Details regarding all of the above will be available on our website: http://www.catacombsociety.org/

Until we meet again, please keep safe and well.

With our very best wishes on behalf of the ICS Executive Board,

Annewies van den Hoek, president
Philip Olander, secretary

Inquiries to: info@catacombsociety.org

Introducing the Shohet Scholars for 2020-2021

May 8, 2020

The Officers and Directors of the International Catacomb Society are pleased to announce the Shohet Scholars for 2020-2021:

Davide Tanasi (Associate Professor, University of South Florida, Department of History)
Title: The Digital afterlife of the Catacombs of Abbatija tad-Dejr at Rabat (Malta)
Abstract: The research aims at the reappraisal through the application of 3-D Scanning, Remote Sensing and 3-D Visualization of the multifaceted Maltese catacomb complex of Abbatija tad-Dejr, whose occupation phases range from Late Roman to Late Medieval period. The site is currently inaccessible and in derelict state and has not been subject to any excavation or new interpretative study since the 1930s. The production of a 3D model combined with a spatial analysis will produce an updated technical documentation necessary to characterize it. An interactive virtual replica of the complex and all it iconographic features will be made accessible on a web platform for public enjoyment.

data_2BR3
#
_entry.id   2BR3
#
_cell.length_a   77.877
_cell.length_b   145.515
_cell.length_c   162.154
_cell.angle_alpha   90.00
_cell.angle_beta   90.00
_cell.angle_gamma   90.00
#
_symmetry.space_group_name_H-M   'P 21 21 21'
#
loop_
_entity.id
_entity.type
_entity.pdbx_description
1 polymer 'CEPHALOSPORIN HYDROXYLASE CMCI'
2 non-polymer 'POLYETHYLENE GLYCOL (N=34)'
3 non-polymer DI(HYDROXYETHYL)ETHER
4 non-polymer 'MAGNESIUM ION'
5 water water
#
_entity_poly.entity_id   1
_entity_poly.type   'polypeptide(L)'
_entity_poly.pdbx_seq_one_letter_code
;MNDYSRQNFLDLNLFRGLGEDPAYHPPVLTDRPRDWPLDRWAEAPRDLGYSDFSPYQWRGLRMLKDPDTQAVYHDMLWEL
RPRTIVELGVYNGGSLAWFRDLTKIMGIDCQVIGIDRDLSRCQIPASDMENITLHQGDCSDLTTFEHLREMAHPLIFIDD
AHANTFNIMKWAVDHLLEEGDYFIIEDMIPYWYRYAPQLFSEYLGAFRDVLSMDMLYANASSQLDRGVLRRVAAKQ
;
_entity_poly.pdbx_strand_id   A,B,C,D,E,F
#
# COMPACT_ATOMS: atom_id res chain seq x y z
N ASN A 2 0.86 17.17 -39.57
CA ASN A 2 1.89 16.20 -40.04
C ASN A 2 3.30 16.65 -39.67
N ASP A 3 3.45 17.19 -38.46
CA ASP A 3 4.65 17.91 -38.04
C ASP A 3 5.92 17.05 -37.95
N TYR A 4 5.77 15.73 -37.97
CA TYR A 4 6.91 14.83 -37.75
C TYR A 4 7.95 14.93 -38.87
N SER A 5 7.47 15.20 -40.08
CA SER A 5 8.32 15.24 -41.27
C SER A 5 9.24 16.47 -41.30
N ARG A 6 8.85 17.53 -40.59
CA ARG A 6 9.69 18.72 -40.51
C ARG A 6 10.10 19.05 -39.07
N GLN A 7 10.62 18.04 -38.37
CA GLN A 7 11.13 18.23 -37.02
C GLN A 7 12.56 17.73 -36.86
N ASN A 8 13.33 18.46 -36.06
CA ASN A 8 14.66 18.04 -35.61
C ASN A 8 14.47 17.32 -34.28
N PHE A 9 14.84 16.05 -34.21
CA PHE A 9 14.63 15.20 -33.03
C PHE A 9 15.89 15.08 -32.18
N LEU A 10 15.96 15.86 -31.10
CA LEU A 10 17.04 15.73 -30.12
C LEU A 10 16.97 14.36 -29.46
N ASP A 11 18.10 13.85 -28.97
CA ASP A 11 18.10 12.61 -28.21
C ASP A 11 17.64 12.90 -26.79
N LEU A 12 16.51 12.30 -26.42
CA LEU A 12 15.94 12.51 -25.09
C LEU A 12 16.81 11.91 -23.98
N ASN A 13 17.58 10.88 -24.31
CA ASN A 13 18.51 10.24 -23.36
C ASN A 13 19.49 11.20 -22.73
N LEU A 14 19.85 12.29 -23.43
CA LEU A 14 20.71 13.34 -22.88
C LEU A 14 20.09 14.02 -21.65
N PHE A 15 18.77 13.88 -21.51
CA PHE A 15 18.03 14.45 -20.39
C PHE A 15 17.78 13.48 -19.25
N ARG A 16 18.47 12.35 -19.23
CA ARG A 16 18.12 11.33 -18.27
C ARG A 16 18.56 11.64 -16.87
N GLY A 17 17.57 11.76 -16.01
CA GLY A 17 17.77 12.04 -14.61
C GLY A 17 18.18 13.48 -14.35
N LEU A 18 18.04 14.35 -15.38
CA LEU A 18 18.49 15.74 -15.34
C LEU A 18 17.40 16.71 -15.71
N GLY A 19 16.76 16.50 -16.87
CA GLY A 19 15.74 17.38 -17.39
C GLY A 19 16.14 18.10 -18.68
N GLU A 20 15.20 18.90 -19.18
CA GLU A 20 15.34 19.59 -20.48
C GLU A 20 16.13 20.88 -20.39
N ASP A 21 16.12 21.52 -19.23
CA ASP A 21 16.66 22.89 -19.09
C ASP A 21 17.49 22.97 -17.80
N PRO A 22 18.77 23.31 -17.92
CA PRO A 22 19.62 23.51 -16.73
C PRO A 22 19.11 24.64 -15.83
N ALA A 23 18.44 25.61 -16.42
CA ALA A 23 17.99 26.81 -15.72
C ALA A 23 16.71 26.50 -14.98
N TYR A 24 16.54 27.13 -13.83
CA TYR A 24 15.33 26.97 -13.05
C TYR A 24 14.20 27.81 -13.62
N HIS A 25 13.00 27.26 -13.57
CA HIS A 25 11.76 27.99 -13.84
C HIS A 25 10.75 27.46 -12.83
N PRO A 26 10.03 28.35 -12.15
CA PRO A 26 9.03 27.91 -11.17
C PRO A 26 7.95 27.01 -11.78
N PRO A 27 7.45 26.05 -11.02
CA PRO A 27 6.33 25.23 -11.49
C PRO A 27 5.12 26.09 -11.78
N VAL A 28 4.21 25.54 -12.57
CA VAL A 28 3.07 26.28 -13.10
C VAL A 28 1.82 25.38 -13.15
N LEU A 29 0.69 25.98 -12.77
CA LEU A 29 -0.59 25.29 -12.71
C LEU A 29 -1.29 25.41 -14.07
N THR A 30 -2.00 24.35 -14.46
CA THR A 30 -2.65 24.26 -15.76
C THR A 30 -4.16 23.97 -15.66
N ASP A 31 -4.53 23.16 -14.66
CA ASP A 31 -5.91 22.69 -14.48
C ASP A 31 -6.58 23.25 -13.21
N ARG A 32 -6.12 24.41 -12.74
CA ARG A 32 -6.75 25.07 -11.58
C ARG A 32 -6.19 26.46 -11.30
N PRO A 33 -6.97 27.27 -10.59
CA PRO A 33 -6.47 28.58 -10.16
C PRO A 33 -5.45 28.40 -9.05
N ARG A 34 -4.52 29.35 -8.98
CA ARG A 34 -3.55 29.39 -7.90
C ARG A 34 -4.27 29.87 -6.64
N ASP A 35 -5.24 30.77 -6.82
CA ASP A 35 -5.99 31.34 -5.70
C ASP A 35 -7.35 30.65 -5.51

Joan Connelly (Professor, Classics, New York University) and Monika Więch (Institute of Mediterranean and Oriental Cultures, Polish Academy of Sciences, Department of Classical Mediterranean Cultures)
Title: Yeronisos–Meletis Necropolis Project, Peyia, Paphos District, Cyprus
Abstract: The dozen spectacular rock-cut chamber tombs of the small cemetery of Meletis at Agios Georgios tis Pegeias near Paphos in Cyprus had been thought to be fully looted long ago. But the discovery in 2018 of a thirteenth tomb will forever change our understanding of burial practices within a wealthy sector of the local community during late Hellenistic through Roman times. This project calls for excavation, documentation, preservation, and publication of a family tomb established in the 1st century B.C.E. under Ptolemaic Egyptian influence and continuing in use until the 5–6th century C.E. Investigation of this unique sepulcher provides a rare opportunity for us to understand better the social and cultural history of rock-cut tombs in Cyprus and across the Mediterranean world.

We congratulate these scholars on the impact and quality of their work.

Sincerely, Prof. Annewies van den Hoek on behalf of the Shohet Scholars Program Committee